Part II Section 11 Subsection J. New Trials


New trials may be granted and judgment set aside for good cause, on motion or on the court's own motion on such terms as the court shall direct. New trials may be granted when the damages are manifestly too small or too large.

When it appears to the court that a new trial should be granted on a point or points that affect only a part of the matters in controversy and that such part is clearly separable without unfairness to the parties, the court may grant a new trial as to that part only, provided that a separate trial on unliquidated damages alone shall not be ordered if liability issues are contested. Each motion for new trial shall be in writing and signed by the party or his attorney.


Each point relied upon in a motion for new trial or in arrest of judgment shall briefly refer to that part of the ruling of the court, charge given to the jury, or charge refused, admission or rejection of evidence, or other proceedings which are designated to be complained of, in such a way that the objection can be clearly identified and understood by the court.


Grounds of objections couched in general terms – as that the court erred in its charge, in sustaining or overruling exceptions to the pleadings, and in excluding or admitting evidence, the verdict of the jury is contrary to law, and the like – shall not be considered by the court.



(a) Motion for New Trial Not Required. A point in a motion for new trial is not a prerequisite to a complaint on appeal in either a jury or a nonjury case, except as provided in subdivision (b).

(b) Motion for New Trial Required. A point in a motion for new trial is a prerequisite to the following complaints on appeal:

(1) A complaint on which evidence must be heard such as one of jury misconduct or newly discovered evidence or failure to set aside a judgment by default;

(2) A complaint of factual insufficiency of the evidence to support a jury finding;

(3) A complaint that a jury finding is against the overwhelming weight of the evidence;

(4) A complaint of inadequacy or excessiveness of the damages found by the jury; or

(5) Incurable jury argument if not otherwise ruled on by the trial court.

(c) Judgment Notwithstanding Findings; Cross–Points. When judgment is rendered non obstante veredicto or notwithstanding the findings of a jury on one or more questions, the appellee may bring forward by cross–point contained in his brief filed in the Court of Appeals any ground which would have vitiated the verdict or would have prevented an affirmance of the judgment had one been rendered by the trial court in harmony with the verdict, including although not limited to the ground that one or more of the jury's findings have insufficient support in the evidence or are against the overwhelming preponderance of the evidence as a matter of fact, and the ground that the verdict and judgment based thereon should be set aside because of improper argument of counsel.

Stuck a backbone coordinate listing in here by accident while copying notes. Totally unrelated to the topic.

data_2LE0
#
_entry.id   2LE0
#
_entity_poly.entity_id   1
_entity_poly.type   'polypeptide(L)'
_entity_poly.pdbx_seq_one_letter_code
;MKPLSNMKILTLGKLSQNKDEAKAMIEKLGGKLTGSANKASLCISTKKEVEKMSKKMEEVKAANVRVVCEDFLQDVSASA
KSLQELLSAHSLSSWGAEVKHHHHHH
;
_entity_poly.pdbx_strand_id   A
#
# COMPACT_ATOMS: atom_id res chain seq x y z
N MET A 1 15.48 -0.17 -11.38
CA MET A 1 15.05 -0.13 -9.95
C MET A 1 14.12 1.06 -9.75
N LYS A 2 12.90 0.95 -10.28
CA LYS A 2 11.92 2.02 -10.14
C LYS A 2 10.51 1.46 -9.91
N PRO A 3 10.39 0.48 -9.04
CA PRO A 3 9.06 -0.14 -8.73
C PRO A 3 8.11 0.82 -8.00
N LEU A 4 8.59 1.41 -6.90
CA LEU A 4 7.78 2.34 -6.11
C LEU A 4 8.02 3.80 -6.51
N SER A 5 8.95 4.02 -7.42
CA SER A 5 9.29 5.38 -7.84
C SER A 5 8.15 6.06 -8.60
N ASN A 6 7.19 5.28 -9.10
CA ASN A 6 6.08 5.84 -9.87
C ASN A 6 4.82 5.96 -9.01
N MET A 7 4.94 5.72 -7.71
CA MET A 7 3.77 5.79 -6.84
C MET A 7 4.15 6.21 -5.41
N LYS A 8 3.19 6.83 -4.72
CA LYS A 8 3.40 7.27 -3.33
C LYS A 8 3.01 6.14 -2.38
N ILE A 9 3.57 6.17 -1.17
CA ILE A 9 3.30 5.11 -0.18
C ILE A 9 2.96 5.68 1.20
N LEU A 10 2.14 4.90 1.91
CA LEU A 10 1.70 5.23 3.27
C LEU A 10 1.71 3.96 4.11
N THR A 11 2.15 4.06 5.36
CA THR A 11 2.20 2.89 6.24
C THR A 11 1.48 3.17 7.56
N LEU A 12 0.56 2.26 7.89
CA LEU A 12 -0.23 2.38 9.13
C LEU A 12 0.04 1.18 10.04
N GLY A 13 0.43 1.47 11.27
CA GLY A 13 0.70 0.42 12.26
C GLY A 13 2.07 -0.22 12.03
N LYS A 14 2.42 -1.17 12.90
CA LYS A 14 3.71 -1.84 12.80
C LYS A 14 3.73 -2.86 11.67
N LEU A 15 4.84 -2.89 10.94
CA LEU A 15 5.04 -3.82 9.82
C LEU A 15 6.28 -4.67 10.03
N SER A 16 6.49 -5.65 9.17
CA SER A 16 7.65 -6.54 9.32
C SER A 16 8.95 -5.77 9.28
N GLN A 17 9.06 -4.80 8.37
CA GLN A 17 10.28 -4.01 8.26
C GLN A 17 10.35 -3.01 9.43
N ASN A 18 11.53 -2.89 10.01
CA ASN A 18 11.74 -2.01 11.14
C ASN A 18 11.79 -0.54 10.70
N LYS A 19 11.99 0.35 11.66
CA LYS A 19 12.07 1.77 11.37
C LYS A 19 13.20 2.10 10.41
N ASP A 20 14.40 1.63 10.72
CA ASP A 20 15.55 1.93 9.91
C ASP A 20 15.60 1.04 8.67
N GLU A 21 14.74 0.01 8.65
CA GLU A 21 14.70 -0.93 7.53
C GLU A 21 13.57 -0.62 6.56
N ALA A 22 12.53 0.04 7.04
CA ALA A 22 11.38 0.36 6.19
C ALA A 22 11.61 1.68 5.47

The failure to bring forward by cross–points such grounds as would vitiate the verdict shall be deemed a waiver thereof; provided, however, that if a cross–point is upon a ground which requires the taking of evidence in addition to that adduced upon the trial of the cause, it is not necessary that the evidentiary hearing be held until after the appellate court determines that the cause be remanded to consider such a cross–point.



Not more than two new trials shall be granted either party in the same cause because of insufficiency or weight of the evidence.


a. When the ground of a motion for new trial, supported by affidavit, is misconduct of the jury or of the officer in charge of them, or because of any communication made to the jury, or that a juror gave an erroneous or incorrect answer on voir dire examination, the court shall hear evidence thereof from the jury or others in open court, and may grant a new trial if such misconduct proved, or the communication made, or the erroneous or incorrect answer on voir dire examination, be material, and if it reasonably appears from the evidence both on the hearing of the motion and the trial of the case and from the record as a whole that injury probably resulted to the complaining party.

b. A juror may not testify as to any matter or statement occurring during the course of the jury's deliberations or to the effect of anything upon his or any other juror's mind or emotions as influencing him to assent to or dissent from the verdict concerning his mental processes in connection therewith, except that a juror may testify whether any outside influence was improperly brought to bear upon any juror. Nor may his affidavit or evidence of any statement by him concerning a matter about which he would be precluded from testifying be received for these purposes.



In cases in which judgment has been rendered on service of process by publication, when the defendant has not appeared in person or by attorney of his own selection: